“Everything here is false, and everything must be handled with extreme gentleness.” Writer and poet Jean Genet did not consider himself a playwright, but he nonetheless used his aggressive writings for the stage to dissect social and literary norms. The above quote condenses the essence of The Balcony (1955), a play he revised obsessively: in it, a luxury brothel becomes an archetype for the world and the theatre. After its premiere last November, Nuno Cardoso brings us now back to this house of illusions, a place “bordering death, where all freedoms are possible”. Across this carefully watched prison-like space move a number of characters who present themselves as figures of power. On the background, a revolution flares up and devastates. “Illusion is the play’s real theme”, according to Genet. Equivocations between what is fake and what is real, the inside and the outside (of the brothel or the scene), are constant, exposing the machinery of power’s farce and its social dynamics. In The Balcony, we are simultaneously voyeurs and characters in a puppet theatre where seeing and being seen are everyone’s priority. Once in a while, this game of mirrors is interrupted by moments of poetic beauty and derision. There, “with integrity and smiling”, as was Genet’s intention, we see ourselves in a ritual, as avatars of our desires.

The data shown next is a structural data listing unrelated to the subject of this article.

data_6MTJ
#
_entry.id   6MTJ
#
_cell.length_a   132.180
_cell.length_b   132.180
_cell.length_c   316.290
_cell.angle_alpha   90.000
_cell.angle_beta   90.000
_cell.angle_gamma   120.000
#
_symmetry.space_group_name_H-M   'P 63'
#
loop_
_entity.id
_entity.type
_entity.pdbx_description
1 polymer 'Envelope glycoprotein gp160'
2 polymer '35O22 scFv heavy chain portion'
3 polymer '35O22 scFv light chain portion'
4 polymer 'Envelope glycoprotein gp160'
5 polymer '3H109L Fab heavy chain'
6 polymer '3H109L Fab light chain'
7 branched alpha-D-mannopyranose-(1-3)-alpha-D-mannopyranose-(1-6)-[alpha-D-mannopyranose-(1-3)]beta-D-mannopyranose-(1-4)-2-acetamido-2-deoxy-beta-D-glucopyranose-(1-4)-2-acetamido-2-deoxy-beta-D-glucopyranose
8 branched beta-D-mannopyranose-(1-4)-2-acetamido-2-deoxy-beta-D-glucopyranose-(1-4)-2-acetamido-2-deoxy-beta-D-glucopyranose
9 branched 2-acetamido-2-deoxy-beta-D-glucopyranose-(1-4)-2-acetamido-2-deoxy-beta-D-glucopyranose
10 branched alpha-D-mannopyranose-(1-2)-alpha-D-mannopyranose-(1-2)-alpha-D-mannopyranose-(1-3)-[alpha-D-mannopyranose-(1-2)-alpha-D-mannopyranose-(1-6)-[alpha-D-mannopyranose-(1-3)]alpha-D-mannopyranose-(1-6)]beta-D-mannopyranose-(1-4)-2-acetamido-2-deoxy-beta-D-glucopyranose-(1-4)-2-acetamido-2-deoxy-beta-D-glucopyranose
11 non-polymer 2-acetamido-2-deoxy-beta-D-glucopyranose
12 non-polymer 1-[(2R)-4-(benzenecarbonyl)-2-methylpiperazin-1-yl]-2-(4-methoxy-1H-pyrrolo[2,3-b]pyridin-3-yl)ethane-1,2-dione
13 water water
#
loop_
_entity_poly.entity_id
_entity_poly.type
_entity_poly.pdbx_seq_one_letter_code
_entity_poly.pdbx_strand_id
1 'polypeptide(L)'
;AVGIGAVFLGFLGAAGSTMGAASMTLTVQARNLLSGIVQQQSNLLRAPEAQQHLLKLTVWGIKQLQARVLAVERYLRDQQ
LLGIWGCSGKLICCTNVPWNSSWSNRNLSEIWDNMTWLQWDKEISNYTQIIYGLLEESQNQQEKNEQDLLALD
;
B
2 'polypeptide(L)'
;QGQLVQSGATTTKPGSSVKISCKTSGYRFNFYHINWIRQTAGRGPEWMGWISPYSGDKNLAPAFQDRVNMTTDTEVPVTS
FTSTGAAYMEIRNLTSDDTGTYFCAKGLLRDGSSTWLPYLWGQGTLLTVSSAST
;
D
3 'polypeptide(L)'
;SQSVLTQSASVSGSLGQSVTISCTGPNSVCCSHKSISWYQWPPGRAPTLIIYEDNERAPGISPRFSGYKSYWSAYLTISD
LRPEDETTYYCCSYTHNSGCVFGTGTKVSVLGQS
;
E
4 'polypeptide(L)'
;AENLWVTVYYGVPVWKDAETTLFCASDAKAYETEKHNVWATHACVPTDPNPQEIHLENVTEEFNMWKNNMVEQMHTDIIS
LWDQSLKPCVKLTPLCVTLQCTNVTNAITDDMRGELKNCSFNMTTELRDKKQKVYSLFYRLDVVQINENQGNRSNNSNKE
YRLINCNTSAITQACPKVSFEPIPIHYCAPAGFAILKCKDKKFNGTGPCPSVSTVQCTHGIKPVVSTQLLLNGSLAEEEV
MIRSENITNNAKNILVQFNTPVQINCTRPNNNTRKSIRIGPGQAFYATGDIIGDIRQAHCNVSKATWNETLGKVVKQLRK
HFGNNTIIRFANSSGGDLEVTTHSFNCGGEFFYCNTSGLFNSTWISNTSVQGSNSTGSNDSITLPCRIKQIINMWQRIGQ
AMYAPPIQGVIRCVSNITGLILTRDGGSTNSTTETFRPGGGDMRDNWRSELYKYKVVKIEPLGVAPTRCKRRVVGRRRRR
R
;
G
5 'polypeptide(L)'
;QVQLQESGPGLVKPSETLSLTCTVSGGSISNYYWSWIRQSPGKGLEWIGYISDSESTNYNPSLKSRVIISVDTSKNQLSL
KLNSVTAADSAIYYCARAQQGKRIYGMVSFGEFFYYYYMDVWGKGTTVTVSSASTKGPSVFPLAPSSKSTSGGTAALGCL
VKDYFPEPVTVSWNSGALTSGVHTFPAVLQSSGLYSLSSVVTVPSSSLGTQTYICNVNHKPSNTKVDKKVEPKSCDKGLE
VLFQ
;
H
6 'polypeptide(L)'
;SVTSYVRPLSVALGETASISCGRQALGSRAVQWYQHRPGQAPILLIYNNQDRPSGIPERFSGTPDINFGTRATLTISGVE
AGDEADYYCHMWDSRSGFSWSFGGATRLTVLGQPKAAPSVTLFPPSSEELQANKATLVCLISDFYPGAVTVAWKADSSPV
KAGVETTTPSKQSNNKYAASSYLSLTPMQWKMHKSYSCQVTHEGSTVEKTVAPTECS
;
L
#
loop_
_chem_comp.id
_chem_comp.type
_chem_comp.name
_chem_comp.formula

Union des Théâtres de l'Europe gathered, in the last 3 decades, some of the most important European theatres and artists. Through festivals, exhibitions, exchanges, masterclasses, cooperation projects, the UTE help create a continuous flow between West and East, between generations, between tradition and innovation. Our celebration is inspired by this rich history. With the help of the Interferences International Theatre Festival, we wish to remember some of the best performances presented at past editions of the UTE festival and look forward to new horizons.